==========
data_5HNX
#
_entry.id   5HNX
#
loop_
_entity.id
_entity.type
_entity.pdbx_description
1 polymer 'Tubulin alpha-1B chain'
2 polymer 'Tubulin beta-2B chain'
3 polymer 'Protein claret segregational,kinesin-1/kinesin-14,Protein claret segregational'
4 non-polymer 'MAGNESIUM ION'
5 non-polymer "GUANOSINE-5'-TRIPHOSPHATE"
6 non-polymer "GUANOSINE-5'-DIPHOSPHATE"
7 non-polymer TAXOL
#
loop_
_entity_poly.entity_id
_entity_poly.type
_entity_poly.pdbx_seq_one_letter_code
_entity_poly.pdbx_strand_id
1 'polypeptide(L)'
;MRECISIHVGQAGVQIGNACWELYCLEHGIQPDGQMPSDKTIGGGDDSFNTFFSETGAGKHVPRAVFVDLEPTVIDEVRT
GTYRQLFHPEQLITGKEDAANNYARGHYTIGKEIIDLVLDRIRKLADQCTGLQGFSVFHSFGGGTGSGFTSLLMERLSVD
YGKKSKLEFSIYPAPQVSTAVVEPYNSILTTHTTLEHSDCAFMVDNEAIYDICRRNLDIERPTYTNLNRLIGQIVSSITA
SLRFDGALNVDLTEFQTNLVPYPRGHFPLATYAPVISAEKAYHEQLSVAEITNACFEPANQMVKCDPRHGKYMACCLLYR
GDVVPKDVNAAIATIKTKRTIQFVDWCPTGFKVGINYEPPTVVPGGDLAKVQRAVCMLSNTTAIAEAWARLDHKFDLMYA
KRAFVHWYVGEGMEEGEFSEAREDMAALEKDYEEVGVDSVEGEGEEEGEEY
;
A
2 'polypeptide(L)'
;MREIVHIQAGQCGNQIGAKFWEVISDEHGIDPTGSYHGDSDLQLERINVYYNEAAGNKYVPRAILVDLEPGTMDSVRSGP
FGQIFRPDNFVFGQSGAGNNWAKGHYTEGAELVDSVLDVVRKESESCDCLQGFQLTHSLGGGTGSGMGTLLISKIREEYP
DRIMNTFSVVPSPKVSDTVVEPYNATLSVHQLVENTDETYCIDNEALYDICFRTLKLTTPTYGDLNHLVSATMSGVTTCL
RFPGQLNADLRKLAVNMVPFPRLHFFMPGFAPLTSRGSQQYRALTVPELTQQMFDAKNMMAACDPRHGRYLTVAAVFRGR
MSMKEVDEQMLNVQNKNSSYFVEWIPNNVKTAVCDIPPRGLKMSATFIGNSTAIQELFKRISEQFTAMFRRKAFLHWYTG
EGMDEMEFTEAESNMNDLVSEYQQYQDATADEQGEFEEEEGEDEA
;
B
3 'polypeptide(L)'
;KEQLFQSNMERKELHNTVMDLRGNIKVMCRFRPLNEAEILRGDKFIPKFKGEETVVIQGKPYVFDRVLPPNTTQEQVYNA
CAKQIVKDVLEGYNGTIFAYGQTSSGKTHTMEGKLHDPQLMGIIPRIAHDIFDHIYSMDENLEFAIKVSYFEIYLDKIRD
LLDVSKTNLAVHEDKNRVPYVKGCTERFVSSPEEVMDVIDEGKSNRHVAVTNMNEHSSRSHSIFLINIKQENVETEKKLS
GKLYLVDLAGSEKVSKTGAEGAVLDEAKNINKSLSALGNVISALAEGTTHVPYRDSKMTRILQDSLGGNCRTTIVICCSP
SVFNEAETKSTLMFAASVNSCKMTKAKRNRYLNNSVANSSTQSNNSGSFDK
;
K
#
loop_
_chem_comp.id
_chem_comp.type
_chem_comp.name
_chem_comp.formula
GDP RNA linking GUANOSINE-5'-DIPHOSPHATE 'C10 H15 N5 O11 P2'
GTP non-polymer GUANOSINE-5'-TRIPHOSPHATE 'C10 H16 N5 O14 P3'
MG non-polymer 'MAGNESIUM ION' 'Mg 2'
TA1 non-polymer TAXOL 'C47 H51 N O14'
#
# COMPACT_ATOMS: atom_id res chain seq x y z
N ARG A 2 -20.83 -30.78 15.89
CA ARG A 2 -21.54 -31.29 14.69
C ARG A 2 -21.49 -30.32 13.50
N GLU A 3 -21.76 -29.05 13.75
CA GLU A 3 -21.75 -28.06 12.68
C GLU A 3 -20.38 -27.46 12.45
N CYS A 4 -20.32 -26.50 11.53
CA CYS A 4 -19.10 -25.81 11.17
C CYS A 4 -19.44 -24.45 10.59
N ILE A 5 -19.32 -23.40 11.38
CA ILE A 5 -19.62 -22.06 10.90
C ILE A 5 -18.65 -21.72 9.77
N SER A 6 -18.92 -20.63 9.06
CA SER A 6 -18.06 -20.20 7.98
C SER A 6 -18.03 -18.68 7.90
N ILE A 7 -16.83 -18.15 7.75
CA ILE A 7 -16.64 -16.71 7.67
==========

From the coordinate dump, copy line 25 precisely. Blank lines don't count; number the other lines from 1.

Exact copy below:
YGKKSKLEFSIYPAPQVSTAVVEPYNSILTTHTTLEHSDCAFMVDNEAIYDICRRNLDIERPTYTNLNRLIGQIVSSITA